“That’s true.” I confessed. She smiled for real this time.

                “But, I really am glad you’re here.” She said softly. I smiled before she took my hand and led me out of her room and into the hospital hallway. “It’s time for dinner.” She explained, answering my unanswered question.

                “Oh, gotcha. I still don’t understand how you persuaded the nurses and mom and dad to let me stay the night. Even if it is our sixteenth birthday.” I said as we joined the line in the cafeteria the floor below. Alice smirked.

                “Yeah, well, it took a lot, let me tell you. I actually had to take my medicine and behave.” This shocked me into silence. Shouldn’t she have been taking her medicine as soon as she came here? And behave? Alice piled bread and macaroni and cheese onto my plate, whispering “that’s the only good stuff here.” Before pulling me to a table secluded from the rest near a huge bay window.


                “Alice?” I asked slowly after I had finished eating. We had spent an hour catching up, laughing at my adventures in high school and her experiences in the ward.

                “Yeah?” she said, looking up from her tea. I didn’t want to offend her, but it had been bugging me all day. “Why did you lie to mom and dad about the medicine?” there was a tense silence before Alice pushed her tea away and stared at me.

                “Because, Allison, if I told them what the medicine actually does to me, and what happens when I don’t take it, they’d flip. And then after they flipped, they’d sue or worse, send me to some other hospital worse than this one. I don’t want that. So the less they know the better.” I sat there in shocked silence for a long time and Alice continued to stare at me.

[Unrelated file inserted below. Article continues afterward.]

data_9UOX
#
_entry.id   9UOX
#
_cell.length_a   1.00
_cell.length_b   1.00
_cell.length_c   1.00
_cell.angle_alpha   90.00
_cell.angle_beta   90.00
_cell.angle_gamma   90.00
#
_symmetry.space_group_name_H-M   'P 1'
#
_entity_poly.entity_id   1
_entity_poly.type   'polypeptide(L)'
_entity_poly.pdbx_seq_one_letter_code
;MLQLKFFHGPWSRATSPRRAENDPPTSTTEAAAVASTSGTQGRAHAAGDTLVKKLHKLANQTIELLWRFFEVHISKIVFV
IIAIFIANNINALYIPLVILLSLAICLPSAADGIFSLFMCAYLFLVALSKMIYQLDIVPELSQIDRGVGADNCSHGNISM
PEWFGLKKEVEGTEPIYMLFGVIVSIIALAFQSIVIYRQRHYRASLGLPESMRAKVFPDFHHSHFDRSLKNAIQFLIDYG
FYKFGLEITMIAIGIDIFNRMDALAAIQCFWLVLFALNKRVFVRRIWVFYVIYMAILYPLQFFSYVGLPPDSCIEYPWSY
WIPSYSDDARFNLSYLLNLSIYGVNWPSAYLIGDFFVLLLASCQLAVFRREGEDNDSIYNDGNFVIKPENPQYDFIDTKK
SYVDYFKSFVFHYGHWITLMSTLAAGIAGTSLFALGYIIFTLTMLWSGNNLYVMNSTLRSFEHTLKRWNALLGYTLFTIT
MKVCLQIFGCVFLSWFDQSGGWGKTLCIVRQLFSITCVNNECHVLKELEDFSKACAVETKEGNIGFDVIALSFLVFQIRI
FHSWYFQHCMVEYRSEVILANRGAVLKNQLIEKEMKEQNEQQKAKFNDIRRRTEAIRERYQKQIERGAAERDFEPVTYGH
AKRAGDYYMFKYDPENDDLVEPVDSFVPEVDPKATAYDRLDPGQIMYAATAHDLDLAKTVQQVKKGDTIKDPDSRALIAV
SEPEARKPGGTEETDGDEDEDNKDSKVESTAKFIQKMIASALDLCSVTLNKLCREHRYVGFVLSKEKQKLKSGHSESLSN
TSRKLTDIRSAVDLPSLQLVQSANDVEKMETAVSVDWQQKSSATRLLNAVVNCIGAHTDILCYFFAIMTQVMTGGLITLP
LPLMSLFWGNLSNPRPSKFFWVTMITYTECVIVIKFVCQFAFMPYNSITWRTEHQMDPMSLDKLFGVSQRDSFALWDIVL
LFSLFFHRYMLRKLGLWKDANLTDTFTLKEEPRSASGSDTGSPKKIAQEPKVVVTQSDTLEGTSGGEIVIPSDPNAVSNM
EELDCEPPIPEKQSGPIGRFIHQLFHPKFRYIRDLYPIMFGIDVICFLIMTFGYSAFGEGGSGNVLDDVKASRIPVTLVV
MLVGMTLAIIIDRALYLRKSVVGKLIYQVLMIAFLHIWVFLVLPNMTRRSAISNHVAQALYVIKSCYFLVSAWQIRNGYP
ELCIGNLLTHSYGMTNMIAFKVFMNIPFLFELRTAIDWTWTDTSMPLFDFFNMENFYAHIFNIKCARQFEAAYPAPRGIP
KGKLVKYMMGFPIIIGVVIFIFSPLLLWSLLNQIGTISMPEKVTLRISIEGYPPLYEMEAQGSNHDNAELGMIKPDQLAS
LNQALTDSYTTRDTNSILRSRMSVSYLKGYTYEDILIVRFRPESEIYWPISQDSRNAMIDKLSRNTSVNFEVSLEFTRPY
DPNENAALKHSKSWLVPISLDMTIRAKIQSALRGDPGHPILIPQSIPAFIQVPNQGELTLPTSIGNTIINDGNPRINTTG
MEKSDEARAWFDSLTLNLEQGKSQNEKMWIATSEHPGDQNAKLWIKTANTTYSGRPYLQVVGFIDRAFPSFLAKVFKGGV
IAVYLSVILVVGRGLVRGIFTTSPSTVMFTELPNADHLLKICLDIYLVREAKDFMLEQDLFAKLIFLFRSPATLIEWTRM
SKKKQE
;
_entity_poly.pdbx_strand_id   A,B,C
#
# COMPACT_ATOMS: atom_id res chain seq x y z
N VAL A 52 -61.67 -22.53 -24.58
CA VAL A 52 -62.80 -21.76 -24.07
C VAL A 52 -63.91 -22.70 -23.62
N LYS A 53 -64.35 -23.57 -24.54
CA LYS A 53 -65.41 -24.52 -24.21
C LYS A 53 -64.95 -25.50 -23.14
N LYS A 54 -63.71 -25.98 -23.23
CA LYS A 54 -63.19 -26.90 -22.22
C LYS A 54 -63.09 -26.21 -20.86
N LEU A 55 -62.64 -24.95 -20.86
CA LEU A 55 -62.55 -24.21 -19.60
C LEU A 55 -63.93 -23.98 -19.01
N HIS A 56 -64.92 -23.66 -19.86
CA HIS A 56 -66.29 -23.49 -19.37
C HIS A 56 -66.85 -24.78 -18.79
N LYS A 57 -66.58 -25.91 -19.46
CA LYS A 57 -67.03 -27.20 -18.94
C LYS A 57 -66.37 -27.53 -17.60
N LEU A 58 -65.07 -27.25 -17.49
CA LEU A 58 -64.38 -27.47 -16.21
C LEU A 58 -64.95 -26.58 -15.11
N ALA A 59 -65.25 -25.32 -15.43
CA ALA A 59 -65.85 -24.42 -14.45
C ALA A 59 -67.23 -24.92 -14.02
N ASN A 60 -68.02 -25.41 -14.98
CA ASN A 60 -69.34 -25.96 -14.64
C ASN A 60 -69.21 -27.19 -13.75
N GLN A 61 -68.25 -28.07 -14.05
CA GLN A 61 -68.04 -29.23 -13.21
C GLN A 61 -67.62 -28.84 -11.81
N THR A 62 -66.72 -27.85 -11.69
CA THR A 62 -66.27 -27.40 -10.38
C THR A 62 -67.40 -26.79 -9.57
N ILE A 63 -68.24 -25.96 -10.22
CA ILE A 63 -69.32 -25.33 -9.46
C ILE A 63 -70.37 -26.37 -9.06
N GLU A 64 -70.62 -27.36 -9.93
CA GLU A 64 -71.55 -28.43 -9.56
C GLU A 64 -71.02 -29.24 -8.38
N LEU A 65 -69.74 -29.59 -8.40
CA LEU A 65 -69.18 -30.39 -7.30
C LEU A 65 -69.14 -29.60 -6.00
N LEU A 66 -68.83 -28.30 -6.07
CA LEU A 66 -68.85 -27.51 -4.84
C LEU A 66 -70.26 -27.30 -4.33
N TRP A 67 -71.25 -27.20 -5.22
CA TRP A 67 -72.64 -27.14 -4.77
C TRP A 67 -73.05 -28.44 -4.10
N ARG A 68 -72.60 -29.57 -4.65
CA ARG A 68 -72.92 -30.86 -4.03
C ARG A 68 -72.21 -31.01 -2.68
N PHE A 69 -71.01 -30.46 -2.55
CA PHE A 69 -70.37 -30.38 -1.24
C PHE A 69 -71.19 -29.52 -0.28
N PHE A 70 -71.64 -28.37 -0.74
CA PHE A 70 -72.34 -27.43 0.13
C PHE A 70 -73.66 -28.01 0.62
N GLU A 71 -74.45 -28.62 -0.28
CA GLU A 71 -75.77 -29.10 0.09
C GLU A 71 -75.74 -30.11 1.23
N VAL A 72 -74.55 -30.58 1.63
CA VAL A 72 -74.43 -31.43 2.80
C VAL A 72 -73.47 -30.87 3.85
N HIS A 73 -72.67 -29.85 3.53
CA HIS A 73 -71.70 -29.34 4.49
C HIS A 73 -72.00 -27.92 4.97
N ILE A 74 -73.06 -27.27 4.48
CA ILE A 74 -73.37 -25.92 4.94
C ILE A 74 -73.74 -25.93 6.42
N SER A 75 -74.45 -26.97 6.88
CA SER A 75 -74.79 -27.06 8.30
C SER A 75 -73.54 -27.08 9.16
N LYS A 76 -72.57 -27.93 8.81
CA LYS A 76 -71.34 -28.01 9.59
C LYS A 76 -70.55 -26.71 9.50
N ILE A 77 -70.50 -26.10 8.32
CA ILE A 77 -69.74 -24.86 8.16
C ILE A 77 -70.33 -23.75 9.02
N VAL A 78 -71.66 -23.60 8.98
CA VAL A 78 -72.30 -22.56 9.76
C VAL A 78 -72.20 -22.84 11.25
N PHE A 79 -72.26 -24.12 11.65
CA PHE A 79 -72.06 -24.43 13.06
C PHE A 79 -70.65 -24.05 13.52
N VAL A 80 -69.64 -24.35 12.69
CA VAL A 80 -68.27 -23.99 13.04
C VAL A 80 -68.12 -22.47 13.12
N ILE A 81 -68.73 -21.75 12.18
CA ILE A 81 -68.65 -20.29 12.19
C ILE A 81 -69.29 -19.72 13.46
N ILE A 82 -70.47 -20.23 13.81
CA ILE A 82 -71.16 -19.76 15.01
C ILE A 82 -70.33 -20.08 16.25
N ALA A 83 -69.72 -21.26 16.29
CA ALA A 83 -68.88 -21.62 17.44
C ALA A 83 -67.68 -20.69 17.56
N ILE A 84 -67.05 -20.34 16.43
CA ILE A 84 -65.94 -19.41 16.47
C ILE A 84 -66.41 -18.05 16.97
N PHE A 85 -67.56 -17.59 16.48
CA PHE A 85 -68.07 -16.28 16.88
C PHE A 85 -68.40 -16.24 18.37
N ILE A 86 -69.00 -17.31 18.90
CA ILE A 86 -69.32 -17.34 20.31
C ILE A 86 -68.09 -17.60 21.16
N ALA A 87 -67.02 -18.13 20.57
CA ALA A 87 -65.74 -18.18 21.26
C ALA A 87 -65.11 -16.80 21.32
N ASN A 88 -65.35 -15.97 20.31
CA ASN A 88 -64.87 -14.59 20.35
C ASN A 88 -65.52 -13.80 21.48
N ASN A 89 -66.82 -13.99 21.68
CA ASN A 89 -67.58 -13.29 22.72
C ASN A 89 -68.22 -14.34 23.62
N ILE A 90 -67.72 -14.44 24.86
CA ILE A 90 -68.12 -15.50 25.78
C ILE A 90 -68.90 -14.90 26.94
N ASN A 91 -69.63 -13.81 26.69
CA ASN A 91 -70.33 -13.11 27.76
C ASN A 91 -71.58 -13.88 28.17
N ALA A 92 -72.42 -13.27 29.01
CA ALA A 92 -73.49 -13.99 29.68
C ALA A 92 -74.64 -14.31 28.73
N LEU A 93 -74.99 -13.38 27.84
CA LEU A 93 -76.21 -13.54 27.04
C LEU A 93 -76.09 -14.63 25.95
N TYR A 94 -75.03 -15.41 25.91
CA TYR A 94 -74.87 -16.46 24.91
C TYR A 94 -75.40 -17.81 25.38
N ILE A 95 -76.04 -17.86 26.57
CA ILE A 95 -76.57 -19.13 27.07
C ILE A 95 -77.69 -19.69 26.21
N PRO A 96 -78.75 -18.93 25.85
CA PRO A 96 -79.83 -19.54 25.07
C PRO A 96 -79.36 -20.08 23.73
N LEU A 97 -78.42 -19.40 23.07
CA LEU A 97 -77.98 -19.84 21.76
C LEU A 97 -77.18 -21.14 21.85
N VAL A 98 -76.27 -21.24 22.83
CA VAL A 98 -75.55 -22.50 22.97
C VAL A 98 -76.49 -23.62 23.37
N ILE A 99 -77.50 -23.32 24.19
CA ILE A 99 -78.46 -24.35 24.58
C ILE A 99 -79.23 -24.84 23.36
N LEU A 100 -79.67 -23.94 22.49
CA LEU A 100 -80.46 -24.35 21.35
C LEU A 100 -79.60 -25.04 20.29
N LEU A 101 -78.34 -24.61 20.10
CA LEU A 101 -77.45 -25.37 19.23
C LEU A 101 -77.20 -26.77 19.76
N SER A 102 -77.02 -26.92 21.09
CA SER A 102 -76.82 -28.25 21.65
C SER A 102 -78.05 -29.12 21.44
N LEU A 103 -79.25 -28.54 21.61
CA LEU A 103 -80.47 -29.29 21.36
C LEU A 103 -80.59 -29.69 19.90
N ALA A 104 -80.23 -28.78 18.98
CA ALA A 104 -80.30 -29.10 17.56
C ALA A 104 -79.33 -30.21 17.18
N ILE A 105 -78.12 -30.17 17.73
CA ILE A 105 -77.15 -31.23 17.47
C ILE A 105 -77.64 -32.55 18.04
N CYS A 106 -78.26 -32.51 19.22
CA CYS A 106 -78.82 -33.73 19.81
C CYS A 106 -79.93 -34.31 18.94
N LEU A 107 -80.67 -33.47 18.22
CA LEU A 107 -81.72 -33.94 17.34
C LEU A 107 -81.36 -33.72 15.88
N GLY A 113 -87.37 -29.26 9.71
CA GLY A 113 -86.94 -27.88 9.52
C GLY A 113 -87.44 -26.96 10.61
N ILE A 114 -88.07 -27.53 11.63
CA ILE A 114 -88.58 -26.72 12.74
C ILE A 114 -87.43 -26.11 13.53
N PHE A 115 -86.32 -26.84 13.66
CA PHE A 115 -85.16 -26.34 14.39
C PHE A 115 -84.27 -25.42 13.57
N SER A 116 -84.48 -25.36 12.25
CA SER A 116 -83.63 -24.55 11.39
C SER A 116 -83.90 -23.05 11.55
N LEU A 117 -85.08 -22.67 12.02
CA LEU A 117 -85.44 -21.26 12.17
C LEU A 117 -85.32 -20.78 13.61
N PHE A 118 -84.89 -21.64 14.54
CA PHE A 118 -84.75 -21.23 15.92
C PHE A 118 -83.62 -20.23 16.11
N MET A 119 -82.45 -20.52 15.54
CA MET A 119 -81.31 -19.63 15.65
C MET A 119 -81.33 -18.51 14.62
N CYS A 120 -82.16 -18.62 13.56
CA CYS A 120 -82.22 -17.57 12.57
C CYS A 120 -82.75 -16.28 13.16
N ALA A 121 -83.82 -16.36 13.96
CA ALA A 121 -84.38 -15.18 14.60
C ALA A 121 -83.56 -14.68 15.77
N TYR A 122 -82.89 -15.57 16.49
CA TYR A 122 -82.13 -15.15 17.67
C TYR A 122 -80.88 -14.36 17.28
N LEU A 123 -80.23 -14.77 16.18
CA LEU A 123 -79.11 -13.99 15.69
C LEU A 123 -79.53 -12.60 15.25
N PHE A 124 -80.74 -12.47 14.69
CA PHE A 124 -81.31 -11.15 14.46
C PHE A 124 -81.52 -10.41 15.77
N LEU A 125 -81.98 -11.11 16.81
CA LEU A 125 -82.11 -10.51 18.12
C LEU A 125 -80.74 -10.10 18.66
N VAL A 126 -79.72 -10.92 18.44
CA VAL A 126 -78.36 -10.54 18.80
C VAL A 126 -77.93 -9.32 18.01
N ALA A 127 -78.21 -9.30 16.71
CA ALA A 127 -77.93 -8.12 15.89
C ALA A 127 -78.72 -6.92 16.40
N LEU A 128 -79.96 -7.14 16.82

“I’m sorry, if I had known, I wouldn’t have brought it up. Is it really that bad?” I asked. She shook her head.

                “You’ve no idea. When I take it, I have to take this other crap to make sure I don’t throw up all over the place. I also have to take these pills to make sure my brain doesn’t go haywire while I’m taking the medicine that stops me from seeing things. Oh, and sleeping pills, which don’t help at all.” She said, sneering. This was not the Alice I remembered. And it scared me.

                “A-are you still seeing things?” I whispered, now looking down at my fingers in my lap.

                “I never saw things in the first place.” My head snapped up in surprise. Alice’s eyes were blazing. “You all just never believed me.” And with that, Alice stood up and held out her hand for me to follow.

© 2010 AliceIsIn

Author's Note

ignore grammar, constructive critisism please?! I love comments and reviews!

My Review

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I LOVED IT it was well developed and well written, I couldn't find a half-baked character or significant plot hole anywhere. I am so exited for you to finish the book. Thank you for writing it in the first place, I think that good writers like you need to be recognized for your writing, some of the most boring books ever created get to be bestsellers when the people who actually create an original story line with believable characters get pushed to the sidelines. This is great writing and should be recognized as such

Posted 6 Years Ago

wow that is really good. It's got me hooked 'cos I really want to know what has happened to Alice and what is going to happen next :)

Posted 13 Years Ago

1 of 1 people found this review constructive.

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2 Reviews
Shelved in 1 Library
Added on March 5, 2010
Last Updated on March 5, 2010
Tags: Alice In Wonderland, Twins, Adventure, Wonderland, Danger, Romance, Action, Mystery, Madness



Nowhere Land

I'm obsessed with Alice In Wonderland, Love Dracula and no other, and my passion is writing! I'm 15 and i'm crazy insane!! hahaha. I'm kind of sarcastic but that's alright. I love reading stories so j.. more..